Virologic, Immunologic and Clinical Responses in Foreign-Born versus US-Born HIV-1 Infected Adults Initiating Antiretroviral Therapy: An Observational Cohort Study
Parrish, Deidra D.
Stinnette, Samuel E.
Rebeiro, Peter F.
Shepherd, Bryan E.
Sterling, Timothy R.
McGowan, Catherine C.
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CitationParrish, Deidra D., Meridith Blevins, Samuel E. Stinnette, Peter F. Rebeiro, Bryan E. Shepherd, Timothy R. Sterling, Catherine C. McGowan, and C. William Wester. 2012. Virologic, immunologic and clinical responses in foreign-born versus us-born hiv-1 infected adults initiating antiretroviral therapy: an observational cohort study. PLoS ONE 7(12): e52336.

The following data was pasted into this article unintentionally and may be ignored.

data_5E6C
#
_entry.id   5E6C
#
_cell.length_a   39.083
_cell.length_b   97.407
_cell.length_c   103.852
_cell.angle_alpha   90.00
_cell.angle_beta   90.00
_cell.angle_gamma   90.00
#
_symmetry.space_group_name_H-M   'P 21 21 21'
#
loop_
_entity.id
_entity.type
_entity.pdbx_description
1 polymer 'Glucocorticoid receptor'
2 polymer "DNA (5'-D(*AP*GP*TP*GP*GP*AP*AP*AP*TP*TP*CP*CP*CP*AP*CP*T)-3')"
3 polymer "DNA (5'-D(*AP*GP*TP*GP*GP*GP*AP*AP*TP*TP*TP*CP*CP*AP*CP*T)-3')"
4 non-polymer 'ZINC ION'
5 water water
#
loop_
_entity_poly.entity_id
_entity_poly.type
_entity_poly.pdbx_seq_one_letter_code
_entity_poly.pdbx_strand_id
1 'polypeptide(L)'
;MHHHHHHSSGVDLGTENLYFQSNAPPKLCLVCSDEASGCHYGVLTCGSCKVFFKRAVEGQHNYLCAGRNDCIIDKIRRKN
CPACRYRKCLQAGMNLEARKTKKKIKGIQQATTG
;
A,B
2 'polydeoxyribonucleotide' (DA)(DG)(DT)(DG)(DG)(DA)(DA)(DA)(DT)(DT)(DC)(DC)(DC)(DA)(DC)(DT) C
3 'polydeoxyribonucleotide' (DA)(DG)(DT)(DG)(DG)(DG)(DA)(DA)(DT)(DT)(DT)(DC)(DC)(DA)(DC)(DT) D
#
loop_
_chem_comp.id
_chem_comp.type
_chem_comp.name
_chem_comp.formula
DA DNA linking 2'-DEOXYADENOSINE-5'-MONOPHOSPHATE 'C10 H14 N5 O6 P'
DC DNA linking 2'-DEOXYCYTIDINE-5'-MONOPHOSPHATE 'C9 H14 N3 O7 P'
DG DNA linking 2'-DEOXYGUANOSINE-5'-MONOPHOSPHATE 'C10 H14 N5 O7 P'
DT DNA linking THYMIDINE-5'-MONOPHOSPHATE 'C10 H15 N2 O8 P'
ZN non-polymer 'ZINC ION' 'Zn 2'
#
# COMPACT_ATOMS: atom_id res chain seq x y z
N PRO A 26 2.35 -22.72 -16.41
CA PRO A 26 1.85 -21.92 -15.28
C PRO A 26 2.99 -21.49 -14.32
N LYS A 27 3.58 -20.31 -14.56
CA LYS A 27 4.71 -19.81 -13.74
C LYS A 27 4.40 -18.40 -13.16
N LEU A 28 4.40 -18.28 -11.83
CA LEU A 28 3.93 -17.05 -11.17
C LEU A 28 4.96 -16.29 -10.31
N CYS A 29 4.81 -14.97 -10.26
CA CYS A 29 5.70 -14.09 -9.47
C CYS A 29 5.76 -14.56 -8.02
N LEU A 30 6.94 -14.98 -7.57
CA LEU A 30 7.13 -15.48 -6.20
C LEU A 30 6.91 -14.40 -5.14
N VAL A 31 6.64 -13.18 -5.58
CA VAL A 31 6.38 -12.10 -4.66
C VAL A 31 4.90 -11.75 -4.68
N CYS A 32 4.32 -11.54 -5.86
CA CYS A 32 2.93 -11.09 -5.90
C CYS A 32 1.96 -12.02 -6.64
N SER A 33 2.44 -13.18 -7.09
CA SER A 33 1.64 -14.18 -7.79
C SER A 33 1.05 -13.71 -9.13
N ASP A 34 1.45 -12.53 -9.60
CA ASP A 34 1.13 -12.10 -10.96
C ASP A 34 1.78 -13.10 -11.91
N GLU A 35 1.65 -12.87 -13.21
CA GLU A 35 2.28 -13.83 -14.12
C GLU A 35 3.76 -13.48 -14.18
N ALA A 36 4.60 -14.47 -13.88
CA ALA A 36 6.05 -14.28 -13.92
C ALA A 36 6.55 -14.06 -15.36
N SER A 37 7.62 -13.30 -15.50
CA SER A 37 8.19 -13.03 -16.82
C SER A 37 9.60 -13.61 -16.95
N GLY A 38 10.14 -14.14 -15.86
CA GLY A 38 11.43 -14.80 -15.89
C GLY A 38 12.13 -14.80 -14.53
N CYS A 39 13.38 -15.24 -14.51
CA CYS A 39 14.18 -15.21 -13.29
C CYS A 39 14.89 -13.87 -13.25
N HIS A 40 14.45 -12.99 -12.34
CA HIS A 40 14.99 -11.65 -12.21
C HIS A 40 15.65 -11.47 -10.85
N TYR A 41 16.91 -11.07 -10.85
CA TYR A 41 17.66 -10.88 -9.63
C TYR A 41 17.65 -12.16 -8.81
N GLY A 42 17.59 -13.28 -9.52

AbstractIntroduction: Mortality rates within the first year of combination antiretroviral therapy (cART) initiation are several-fold higher in resource-limited countries than in resource-replete settings. However studies in western countries examining virologic, immunologic and clinical responses after cART initiation in indigenous versus non-indigenous populations have shown mixed results. This study aimed to determine whether there is a difference in these outcomes in a United States setting between foreign-born and US-born patients. Methods: This retrospective observational cohort study of HIV-1 infected adults in one urban clinic in the United States compared virologic suppression, immune recovery and rates of AIDS defining events (ADEs) within the first year of cART using linear mixed effect models, log rank tests and Cox proportional hazard models. Data were analyzed for 94 foreign-born and 1242 US-born patients. Results: Foreign-born patients were younger (31.7 years versus 38.5 years), more often female (38.3% versus 27.1%), less often injection drug users (3.2% versus 9.5%) or men who have sex with men (19.0% versus 54.5%), and had higher loss to follow-up rates (14.9% versus 6.2%). No significant differences were detected between the groups in suppression of plasma HIV-1 RNA, CD4+ cell recovery or development of ADEs. Conclusions: During the first year on cART, virologic suppression, immune recovery and development of ADEs were comparable between foreign-born and US-born patients in care in a US clinic. Differential rates of loss to follow-up warrant further investigation in the foreign-born population.
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